A visit ended on a satisfied note, and I began the 45 minute drive home. My mind churning and tires turning, I paid the toll booth fare, set my speed on cruise control and off I went.. About 15 minutes passed and the painting canvas stretched above me careened quickly from crisp cerulean blue to a rinsed, dirty gray. By the time I reached my exit, it was black as night and I was fighting against sheer winds and rain.
No forecast was predicted. I saw limbs scattered and floods forming. Now, at a slow, circumspect pace, all prior thoughts escaped. I turned the corner of my street. A tree was sitting across the top of a car. What about my house? There were two maples on the sidewalk in front, and one in my yard. My back yard was filled with pines, and a gingko tree was on one side.. I looked across the street at my neighbor’s. A Maple uprooted. I turned Into my driveway. Every tree in its place. The next four days we were without power. I don’t remember but I think it was early spring. We lost some food.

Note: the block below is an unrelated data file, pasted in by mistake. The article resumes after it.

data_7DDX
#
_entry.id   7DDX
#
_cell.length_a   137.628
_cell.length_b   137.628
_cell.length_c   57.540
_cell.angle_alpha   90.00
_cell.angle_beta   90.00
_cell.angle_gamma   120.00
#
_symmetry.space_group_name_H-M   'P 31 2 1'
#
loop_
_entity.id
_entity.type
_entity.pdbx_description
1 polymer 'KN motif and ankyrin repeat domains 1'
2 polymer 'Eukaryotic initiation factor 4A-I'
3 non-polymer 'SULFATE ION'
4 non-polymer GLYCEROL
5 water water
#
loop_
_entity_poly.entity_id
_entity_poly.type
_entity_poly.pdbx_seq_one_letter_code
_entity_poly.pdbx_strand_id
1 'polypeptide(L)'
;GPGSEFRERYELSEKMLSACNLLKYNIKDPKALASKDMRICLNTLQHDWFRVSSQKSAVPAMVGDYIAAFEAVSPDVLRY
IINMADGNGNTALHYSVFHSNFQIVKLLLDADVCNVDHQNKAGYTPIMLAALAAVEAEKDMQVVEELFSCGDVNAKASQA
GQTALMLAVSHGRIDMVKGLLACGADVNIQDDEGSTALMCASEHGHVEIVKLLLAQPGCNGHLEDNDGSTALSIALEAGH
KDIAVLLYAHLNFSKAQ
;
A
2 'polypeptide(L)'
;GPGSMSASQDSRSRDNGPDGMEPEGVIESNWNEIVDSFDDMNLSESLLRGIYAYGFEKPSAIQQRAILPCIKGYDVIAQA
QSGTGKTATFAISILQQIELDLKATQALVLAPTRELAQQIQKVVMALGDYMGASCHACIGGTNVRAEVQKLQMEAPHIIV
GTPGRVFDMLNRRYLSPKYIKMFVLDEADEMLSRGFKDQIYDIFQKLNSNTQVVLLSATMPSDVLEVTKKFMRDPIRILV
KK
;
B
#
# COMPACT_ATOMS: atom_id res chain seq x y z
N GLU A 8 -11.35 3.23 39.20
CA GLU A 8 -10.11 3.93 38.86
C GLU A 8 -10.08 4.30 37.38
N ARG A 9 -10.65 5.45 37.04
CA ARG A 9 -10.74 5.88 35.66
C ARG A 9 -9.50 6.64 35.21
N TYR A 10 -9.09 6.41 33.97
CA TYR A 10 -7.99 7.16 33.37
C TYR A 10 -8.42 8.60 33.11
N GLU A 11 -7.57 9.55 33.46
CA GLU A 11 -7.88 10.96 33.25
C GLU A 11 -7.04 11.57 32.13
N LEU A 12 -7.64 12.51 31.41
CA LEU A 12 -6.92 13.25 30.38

The following day we drove around and saw the devastation. I was in awe of all the wind took. Now, years later, I am in awe of all it could not claim.
Unnwelcome spring guest
Offers neither peace nor song
Even a storm yields
Kim at dversepoets.com says
This week, I would like you to write about a time when you last watched stars, a storm, the sea, an animal, or something else in nature that left you with a sense of wonder or awe. Aim to write no more than three tight paragraphs, followed by a traditional haiku that includes reference to a season.